HHS Official Janet Rehnquist, Under Probe, to Resign June 1; Aides Say She's Not Being Pushed
The Associated Press
WASHINGTON March 5 - Janet Rehnquist, the daughter of Chief Justice William Rehnquist, is leaving her job as the Health and Human Services official who investigates fraud and waste in Medicare and a range of other social programs.
Congressional officials are investigating Rehnquist's management decisions as the HHS inspector general, but Bush administration aides said she was not pushed out.
Rehnquist wrote President Bush on Tuesday that she will leave June 1 to spend more time with her teenage daughters and pursue other professional opportunities.
She delayed an audit of Florida's pension fund at the request of a top aide to Gov. Jeb Bush, the president's brother. The delay ensured that the audit would not be completed until after the November election, in which Bush won a second term.
Several top career staff members in Rehnquist's office either quit or said they were forced out. Rehnquist also kept a government handgun in her office, raising questions about whether she was authorized to have the weapon.
In addition to Congress' General Accounting Office, Rehnquist's management is under review by the Integrity Committee of the President's Council on Integrity and Efficiency, a peer group of inspectors general.
Two senior administration officials, speaking on condition of anonymity, said that after Rehnquist made her plans known both the White House and HHS Secretary Tommy Thompson's office told Rehnquist she did not need to resign.
Rehnquist was appointed by President Bush in August 2001. The position is considered nonpartisan.
In her letter to Bush, Rehnquist did not mention the controversies.
"During my first year in office, our organization saved the American taxpayers over $21 billion," she told Bush. "This was the best year ever for the office, and we are poised to beat those numbers this year."
Thompson, the HHS secretary, called Rehnquist "a strong and effective investigator" and said she had "a clear and determined vision for fighting fraud and abuse."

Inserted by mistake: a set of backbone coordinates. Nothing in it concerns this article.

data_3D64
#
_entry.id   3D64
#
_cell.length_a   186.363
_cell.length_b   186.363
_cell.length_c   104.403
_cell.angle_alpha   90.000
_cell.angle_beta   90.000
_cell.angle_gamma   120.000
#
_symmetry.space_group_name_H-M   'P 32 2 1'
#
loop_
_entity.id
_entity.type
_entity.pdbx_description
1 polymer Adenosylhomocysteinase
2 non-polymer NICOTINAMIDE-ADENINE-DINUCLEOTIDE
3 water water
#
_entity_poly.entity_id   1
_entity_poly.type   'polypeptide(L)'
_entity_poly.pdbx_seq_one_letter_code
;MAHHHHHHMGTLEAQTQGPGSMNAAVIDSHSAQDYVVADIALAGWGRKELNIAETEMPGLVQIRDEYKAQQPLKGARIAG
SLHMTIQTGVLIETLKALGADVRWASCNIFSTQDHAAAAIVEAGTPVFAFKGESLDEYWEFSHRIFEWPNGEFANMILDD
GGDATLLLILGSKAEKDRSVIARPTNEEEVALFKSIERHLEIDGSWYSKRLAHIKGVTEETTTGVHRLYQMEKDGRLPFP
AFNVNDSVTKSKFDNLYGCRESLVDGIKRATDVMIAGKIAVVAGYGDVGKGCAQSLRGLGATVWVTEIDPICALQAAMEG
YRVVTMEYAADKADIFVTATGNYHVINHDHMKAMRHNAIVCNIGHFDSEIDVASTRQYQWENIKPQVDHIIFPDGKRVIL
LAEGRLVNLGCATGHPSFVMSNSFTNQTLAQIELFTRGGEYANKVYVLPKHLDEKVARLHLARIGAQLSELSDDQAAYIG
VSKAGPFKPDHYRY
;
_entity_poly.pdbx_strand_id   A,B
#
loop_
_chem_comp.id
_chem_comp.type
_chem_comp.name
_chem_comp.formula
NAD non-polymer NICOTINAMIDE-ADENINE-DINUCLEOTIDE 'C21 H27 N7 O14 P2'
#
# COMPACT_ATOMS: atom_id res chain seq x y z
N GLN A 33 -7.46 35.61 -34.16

The White House also praised her. "The president appreciates her service very much and wishes her well," said spokeswoman Ashley Snee.
The Associated Press reported in December that Rehnquist responding to a plea from a friend who represented two medical societies intervened in an attempt to settle the groups' legal fight with Medicare regulators. Her office wasn't involved in the case.
Rehnquist ordered her legal staff to try and settle the dispute, current and former inspector general officials said.
Before that September 2001 episode, the inspector general's office would have shunned involvement in such a matter and would have told groups to take complaints directly to Medicare regulators, according to Rehnquist's predecessor and other officials. It was not clear whether the GAO was looking into the Medicare intervention.
Sen. Charles Grassley, R-Iowa, Rehnquist's biggest critic in Congress, called her decision "the right step. The inspector general job wasn't a good fit for her abilities."
In a letter to GAO last October, Rehnquist said she welcomed the review. "I am confident that your findings will further illustrate our many successes," she wrote.
On the Florida controversy, the AP has obtained internal HHS documents that show a draft audit could have been completed before Jeb Bush's re-election if the work had started on time. It was first scheduled to begin last April, but Bush's aide called Rehnquist on April 15 to request the delay. Several postponements delayed the start for five months, and the audit still is not complete.
Rehnquist has said her decision to grant the delays "was based on the merits and not motivated by political reasons." A spokesman for the inspector general also argued that the audit would not have been completed by Election Day even if it had begun on time, though some documents suggest otherwise.
Jeb Bush's spokeswoman Jill Bratina on Tuesday repeated previous statements from the governor's office that the delay was requested because a new pension director was assuming office, and Bush wanted him in place before the audit began.
photo credit and caption: Janet Rehnquist, daughter of Chief Justice William Rehnquist, is seen in this undated handout photo. Rehnquist said Tuesday, March 4, 2003, that she is leaving her job as the Health and Human Services official who investigates fraud and waste in Medicare and a range of other social programs. Congressional officials are investigating Rehnquist's management decisions as the HHS inspector general, but Bush administration aides said she was not pushed out. Rehnquist wrote President Bush on Tuesday that shewill leave June 1 to spend more time with her teenage daughters and pursue other professional opportunities. (AP Photo/U.S. Health and Human Services Dept., Handout)
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